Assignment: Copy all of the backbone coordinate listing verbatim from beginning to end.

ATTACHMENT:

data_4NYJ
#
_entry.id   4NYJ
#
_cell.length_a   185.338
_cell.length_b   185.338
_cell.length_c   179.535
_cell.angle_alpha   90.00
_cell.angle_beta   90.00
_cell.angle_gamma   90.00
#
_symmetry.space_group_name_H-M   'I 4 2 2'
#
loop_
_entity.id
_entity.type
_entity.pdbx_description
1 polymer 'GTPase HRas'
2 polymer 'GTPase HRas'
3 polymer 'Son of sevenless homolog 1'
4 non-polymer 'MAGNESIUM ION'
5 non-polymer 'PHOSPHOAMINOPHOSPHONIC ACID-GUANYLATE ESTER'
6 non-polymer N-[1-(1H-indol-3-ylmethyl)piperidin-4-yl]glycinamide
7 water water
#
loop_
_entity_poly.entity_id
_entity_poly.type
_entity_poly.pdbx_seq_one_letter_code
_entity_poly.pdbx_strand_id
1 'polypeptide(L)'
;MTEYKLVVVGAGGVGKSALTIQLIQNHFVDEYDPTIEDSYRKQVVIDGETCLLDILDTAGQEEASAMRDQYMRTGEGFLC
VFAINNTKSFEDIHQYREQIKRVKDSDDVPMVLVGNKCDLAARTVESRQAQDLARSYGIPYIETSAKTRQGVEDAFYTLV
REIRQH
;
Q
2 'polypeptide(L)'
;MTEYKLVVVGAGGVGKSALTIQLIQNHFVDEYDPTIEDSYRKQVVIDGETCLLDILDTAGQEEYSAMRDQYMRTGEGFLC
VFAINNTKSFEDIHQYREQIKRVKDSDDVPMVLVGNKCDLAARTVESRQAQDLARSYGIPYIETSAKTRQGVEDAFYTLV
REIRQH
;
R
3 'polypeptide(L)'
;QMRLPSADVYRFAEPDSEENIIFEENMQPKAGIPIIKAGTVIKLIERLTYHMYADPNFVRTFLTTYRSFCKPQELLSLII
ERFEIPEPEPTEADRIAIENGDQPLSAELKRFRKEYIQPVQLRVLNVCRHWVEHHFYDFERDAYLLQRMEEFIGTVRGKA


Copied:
data_4NYJ
#
_entry.id   4NYJ
#
_cell.length_a   185.338
_cell.length_b   185.338
_cell.length_c   179.535
_cell.angle_alpha   90.00
_cell.angle_beta   90.00
_cell.angle_gamma   90.00
#
_symmetry.space_group_name_H-M   'I 4 2 2'
#
loop_
_entity.id
_entity.type
_entity.pdbx_description
1 polymer 'GTPase HRas'
2 polymer 'GTPase HRas'
3 polymer 'Son of sevenless homolog 1'
4 non-polymer 'MAGNESIUM ION'
5 non-polymer 'PHOSPHOAMINOPHOSPHONIC ACID-GUANYLATE ESTER'
6 non-polymer N-[1-(1H-indol-3-ylmethyl)piperidin-4-yl]glycinamide
7 water water
#
loop_
_entity_poly.entity_id
_entity_poly.type
_entity_poly.pdbx_seq_one_letter_code
_entity_poly.pdbx_strand_id
1 'polypeptide(L)'
;MTEYKLVVVGAGGVGKSALTIQLIQNHFVDEYDPTIEDSYRKQVVIDGETCLLDILDTAGQEEASAMRDQYMRTGEGFLC
VFAINNTKSFEDIHQYREQIKRVKDSDDVPMVLVGNKCDLAARTVESRQAQDLARSYGIPYIETSAKTRQGVEDAFYTLV
REIRQH
;
Q
2 'polypeptide(L)'
;MTEYKLVVVGAGGVGKSALTIQLIQNHFVDEYDPTIEDSYRKQVVIDGETCLLDILDTAGQEEYSAMRDQYMRTGEGFLC
VFAINNTKSFEDIHQYREQIKRVKDSDDVPMVLVGNKCDLAARTVESRQAQDLARSYGIPYIETSAKTRQGVEDAFYTLV
REIRQH
;
R
3 'polypeptide(L)'
;QMRLPSADVYRFAEPDSEENIIFEENMQPKAGIPIIKAGTVIKLIERLTYHMYADPNFVRTFLTTYRSFCKPQELLSLII
ERFEIPEPEPTEADRIAIENGDQPLSAELKRFRKEYIQPVQLRVLNVCRHWVEHHFYDFERDAYLLQRMEEFIGTVRGKA